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Defense Department Briefing

Presenters: Secretary of Defense Donald Rumsfeld; General Peter Pace, USMC, Vice Chairman, Joint Chiefs of Staff
March 29, 2005 1:15 PM EDT

SEC. RUMSFELD:  Good afternoon, folks.  On my visit to Latin America last week I noted that over the past two decades in country after country throughout the region government by the few has been replaced by government by the people.  The unfolding history on display there, as well as in Central and Eastern Europe and most recently in the Middle East and Afghanistan, demonstrates anew that, when given a chance, people choose to be free, and that those who want to be free have a patient friend in the United States.  It is increasingly clear that the great sweep of history is for freedom, and that the United States is on freedom's side.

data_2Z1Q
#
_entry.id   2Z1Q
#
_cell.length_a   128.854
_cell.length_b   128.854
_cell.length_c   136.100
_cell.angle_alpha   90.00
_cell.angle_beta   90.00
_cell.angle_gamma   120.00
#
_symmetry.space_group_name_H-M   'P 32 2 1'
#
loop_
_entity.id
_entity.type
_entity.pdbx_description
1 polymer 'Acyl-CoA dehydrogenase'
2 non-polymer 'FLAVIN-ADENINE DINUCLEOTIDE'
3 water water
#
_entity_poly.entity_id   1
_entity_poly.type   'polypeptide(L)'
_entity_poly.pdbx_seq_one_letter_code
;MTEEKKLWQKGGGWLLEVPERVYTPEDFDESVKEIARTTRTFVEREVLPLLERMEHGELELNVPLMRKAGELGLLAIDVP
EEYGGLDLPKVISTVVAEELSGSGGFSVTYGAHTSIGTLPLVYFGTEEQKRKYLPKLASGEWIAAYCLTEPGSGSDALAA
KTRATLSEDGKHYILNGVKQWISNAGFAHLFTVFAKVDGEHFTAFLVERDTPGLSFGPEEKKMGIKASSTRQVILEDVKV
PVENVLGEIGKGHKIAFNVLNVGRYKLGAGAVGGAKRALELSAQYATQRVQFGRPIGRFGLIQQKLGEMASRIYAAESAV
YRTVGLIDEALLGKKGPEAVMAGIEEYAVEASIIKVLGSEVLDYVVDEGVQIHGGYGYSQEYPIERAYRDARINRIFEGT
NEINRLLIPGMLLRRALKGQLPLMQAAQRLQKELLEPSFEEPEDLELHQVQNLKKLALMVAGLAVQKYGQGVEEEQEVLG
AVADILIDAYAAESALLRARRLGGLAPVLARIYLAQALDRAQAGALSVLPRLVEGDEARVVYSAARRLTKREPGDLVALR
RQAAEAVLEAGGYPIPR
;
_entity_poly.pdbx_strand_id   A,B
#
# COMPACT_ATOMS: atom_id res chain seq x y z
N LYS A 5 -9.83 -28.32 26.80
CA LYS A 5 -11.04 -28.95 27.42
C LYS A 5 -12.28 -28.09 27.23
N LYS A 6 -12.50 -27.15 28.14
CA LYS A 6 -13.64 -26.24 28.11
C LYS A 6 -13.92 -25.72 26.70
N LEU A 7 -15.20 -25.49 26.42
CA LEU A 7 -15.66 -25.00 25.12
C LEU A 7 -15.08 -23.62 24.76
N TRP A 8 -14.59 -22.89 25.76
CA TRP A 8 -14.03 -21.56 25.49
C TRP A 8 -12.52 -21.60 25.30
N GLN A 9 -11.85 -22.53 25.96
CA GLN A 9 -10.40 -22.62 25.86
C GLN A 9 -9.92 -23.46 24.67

Although the progress we're seeing in the world today is, most of all, the work of the people of those nations, to be sure, the American people can be proud of the example they have set and the assistance they have provided.  Across the globe in countless unheralded acts of valor and compassion, men and women wearing America's uniforms are helping millions of liberated people build societies free of tyranny and terrorism.

 

            Americans here at home are also finding ways to support that mission.  And I'd like to note a few of these acts of patriotism.

 

            Over the last three years we have seen an extraordinary outpouring of support for American men and women in uniform – from organizations, from businesses, and from people young and old – all across the country.  For example, high school students in Dale City, Virginia, held a spaghetti dinner to raise money for wounded soldiers.

Nashville's Grand Ole Opry made itself available to troops overseas through Armed Forces Radio.  The Freedom Calls Foundation is using video conferences to link families with loved ones overseas.  Ski resorts in Vail, Colorado created Operation Freedom Lodging and provided some 2,000 complementary rooms for returning servicemen and -women.